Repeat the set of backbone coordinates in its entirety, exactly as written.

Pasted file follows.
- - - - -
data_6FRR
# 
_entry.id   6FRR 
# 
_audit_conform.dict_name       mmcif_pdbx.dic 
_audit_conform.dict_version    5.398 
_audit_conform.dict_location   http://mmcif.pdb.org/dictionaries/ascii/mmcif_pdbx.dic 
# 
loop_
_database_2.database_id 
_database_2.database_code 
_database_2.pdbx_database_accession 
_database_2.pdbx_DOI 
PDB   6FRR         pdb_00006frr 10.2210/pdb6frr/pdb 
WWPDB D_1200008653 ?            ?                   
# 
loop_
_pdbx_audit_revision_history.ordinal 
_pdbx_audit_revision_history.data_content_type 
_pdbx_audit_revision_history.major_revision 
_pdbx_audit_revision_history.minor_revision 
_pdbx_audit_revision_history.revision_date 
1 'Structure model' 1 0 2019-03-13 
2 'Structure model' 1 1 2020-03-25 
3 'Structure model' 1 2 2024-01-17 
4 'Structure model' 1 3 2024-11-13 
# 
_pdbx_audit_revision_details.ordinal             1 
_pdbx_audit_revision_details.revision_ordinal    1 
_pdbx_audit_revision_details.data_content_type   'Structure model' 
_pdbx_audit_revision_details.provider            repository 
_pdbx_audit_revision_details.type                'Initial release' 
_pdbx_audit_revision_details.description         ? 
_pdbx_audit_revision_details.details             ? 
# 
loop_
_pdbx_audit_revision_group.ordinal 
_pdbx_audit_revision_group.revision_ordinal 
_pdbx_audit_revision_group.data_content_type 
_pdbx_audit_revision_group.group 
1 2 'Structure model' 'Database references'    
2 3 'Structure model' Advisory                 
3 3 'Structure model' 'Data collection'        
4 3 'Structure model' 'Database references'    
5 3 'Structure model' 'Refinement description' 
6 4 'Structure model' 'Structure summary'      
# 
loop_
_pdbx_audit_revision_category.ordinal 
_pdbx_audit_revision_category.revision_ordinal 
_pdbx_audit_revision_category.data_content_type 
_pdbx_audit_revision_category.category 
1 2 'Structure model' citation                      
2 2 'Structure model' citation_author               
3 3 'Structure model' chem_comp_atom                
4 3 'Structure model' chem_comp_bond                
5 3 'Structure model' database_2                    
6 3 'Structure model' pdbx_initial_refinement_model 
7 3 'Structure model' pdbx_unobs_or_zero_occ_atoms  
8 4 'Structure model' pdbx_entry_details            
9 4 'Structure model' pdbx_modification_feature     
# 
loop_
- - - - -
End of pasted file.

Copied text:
data_6FRR
# 
_entry.id   6FRR 
# 
_audit_conform.dict_name       mmcif_pdbx.dic 
_audit_conform.dict_version    5.398 
_audit_conform.dict_location   http://mmcif.pdb.org/dictionaries/ascii/mmcif_pdbx.dic 
# 
loop_
_database_2.database_id 
_database_2.database_code 
_database_2.pdbx_database_accession 
_database_2.pdbx_DOI 
PDB   6FRR         pdb_00006frr 10.2210/pdb6frr/pdb 
WWPDB D_1200008653 ?            ?                   
# 
loop_
_pdbx_audit_revision_history.ordinal 
_pdbx_audit_revision_history.data_content_type 
_pdbx_audit_revision_history.major_revision 
_pdbx_audit_revision_history.minor_revision 
_pdbx_audit_revision_history.revision_date 
1 'Structure model' 1 0 2019-03-13 
2 'Structure model' 1 1 2020-03-25 
3 'Structure model' 1 2 2024-01-17 
4 'Structure model' 1 3 2024-11-13 
# 
_pdbx_audit_revision_details.ordinal             1 
_pdbx_audit_revision_details.revision_ordinal    1 
_pdbx_audit_revision_details.data_content_type   'Structure model' 
_pdbx_audit_revision_details.provider            repository 
_pdbx_audit_revision_details.type                'Initial release' 
_pdbx_audit_revision_details.description         ? 
_pdbx_audit_revision_details.details             ? 
# 
loop_
_pdbx_audit_revision_group.ordinal 
_pdbx_audit_revision_group.revision_ordinal 
_pdbx_audit_revision_group.data_content_type 
_pdbx_audit_revision_group.group 
1 2 'Structure model' 'Database references'    
2 3 'Structure model' Advisory                 
3 3 'Structure model' 'Data collection'        
4 3 'Structure model' 'Database references'    
5 3 'Structure model' 'Refinement description' 
6 4 'Structure model' 'Structure summary'      
# 
loop_
_pdbx_audit_revision_category.ordinal 
_pdbx_audit_revision_category.revision_ordinal 
_pdbx_audit_revision_category.data_content_type 
_pdbx_audit_revision_category.category 
1 2 'Structure model' citation                      
2 2 'Structure model' citation_author               
3 3 'Structure model' chem_comp_atom                
4 3 'Structure model' chem_comp_bond                
5 3 'Structure model' database_2                    
6 3 'Structure model' pdbx_initial_refinement_model 
7 3 'Structure model' pdbx_unobs_or_zero_occ_atoms  
8 4 'Structure model' pdbx_entry_details            
9 4 'Structure model' pdbx_modification_feature     
# 
loop_